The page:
Consistency is not my strong suit. I wake up at about 5:45 each morning and get started on my day in about the same way. I read some news, write a blog post or two, make coffee, and check email.
The more routine my morning is, the more centered I am for the rest of the day.
The rhythm and flow of an office is no different. As Jim Collins would say, “consistency is king.”
Consistency is prized because it creates stability and reliability, which results in reduced stress and anxiety. For employees, the goal is to get the highest output with the least amount of effort. As a CEO, I want trustworthiness, accountability, and focus. I want results.
To turn this vision into reality, business leaders need to drive concrete ideas forward that can be understood, processed and achieved. That’s why goal setting matters. It helps everyone in a business know where he or she is going.
The best analogy is that having clear goals is the difference between navigating a map without a destination or with one. Navigating without a destination just doesn’t make any sense.
Yet, true consistency is hard. It requires discipline and most of all clarity.
If you work in an organization that is constantly innovating, changing courses and pursuing new ideas, you may end up thinking that consistency is impossible. But it isn’t.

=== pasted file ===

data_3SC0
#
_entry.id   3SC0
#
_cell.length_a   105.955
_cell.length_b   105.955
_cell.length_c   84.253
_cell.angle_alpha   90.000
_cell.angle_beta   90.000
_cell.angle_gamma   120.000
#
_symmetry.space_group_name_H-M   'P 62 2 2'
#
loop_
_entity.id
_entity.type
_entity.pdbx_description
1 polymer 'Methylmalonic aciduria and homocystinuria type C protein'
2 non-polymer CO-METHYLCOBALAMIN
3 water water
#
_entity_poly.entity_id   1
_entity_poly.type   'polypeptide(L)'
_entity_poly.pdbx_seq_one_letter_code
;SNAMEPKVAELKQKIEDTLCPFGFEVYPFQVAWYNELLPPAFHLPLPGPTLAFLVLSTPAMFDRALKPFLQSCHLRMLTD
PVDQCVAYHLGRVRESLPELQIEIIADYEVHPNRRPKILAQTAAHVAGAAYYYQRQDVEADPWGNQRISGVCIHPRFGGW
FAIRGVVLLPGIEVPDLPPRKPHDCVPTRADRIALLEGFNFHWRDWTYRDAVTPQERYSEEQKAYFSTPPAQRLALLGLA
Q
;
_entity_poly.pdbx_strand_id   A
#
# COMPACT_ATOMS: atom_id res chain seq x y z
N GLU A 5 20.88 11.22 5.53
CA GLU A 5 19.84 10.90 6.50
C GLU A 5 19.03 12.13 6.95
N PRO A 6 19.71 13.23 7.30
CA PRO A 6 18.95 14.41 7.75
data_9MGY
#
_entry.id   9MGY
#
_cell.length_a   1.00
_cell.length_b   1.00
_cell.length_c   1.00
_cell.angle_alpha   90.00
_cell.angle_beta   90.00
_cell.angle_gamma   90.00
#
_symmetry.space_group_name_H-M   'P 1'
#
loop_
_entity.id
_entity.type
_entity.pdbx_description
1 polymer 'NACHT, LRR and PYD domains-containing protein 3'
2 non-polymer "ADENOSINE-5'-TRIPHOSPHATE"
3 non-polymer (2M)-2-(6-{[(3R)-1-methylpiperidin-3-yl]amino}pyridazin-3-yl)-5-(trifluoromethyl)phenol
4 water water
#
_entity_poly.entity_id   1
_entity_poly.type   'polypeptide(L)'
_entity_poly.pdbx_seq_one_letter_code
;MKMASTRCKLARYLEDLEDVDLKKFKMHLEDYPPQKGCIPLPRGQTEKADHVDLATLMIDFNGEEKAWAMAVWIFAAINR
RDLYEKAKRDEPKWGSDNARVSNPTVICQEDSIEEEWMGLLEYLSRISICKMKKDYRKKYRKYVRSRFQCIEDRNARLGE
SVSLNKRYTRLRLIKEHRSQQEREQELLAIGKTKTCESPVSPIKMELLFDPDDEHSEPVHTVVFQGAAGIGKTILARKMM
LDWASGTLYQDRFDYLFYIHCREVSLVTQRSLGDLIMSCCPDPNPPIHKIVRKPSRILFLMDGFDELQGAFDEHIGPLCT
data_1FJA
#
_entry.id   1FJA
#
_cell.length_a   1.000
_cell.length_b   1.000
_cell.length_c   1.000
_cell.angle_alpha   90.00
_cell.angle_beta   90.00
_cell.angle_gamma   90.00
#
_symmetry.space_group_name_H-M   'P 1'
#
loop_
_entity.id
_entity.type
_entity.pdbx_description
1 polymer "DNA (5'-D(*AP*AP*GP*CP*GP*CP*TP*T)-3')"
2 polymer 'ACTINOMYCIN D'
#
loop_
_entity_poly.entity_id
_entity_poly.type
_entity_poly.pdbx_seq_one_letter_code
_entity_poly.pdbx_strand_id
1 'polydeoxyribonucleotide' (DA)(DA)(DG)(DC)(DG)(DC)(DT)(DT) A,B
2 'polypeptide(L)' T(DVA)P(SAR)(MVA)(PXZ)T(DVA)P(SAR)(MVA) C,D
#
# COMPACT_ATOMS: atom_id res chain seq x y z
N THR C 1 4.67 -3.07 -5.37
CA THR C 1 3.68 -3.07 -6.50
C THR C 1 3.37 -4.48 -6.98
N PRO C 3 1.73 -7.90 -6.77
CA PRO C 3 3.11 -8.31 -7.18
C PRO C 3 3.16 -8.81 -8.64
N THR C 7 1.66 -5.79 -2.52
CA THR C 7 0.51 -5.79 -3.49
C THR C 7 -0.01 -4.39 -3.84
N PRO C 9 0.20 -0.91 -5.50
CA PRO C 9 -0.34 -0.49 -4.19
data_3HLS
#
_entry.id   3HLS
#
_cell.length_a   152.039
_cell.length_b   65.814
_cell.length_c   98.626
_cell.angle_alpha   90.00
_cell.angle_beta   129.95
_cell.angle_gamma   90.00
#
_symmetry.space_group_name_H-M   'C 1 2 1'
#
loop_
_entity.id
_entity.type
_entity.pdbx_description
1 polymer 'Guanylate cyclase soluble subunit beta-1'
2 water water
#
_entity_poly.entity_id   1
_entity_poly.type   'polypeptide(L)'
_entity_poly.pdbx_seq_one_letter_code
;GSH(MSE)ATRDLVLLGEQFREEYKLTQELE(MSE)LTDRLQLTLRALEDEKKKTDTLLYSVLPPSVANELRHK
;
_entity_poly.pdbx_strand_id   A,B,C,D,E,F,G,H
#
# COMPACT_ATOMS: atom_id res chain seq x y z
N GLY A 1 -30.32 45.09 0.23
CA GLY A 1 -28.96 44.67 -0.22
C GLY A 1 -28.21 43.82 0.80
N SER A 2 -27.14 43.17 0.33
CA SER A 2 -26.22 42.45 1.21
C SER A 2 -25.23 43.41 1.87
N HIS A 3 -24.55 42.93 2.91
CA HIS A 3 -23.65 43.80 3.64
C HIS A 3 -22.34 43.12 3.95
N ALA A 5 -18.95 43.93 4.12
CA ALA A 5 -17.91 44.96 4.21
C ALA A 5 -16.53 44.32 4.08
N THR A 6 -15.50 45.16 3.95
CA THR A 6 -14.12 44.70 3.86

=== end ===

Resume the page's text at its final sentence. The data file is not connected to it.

It really comes down to these five questions:
1. Do you know the non-financial reason that your company exists?
2. Are you clear on your company’s goals?
3. Are people rewarded for doing things that contribute to the team (beyond the bottom line)?
4. Does the leadership think culture is about daily behaviors rather than gimmicks?
5. Do you know the word or words to describe your company culture?
If you can confidently answer yes to the questions above, that’s a strong foundation for a really effective, consistent company culture. There is not one “right" way to answer these questions, but there is a way to not ask them at all.
Picking a path is often all it takes. If you are nurturing a culture or even a subculture in your office, make sure to be clear on the five questions above. Then stick to them.
Nurturing the ideas behind those five questions shouldn’t be a hassle. It can be fun and engaging, creating a virtuous circle. Think of the habits you could foster, the visibility of your corporate culture and the clarity around goals if everyone could engage with them through an app.
That’s one way to make the most of Unleesh. Put your company’s culture into a Path, along with the small and large activities that will foster learning that culture, and bring the whole place to life.
Get everyone involved in a shared learning space on Unleesh, and consistency will become automatic.
Founder & CEO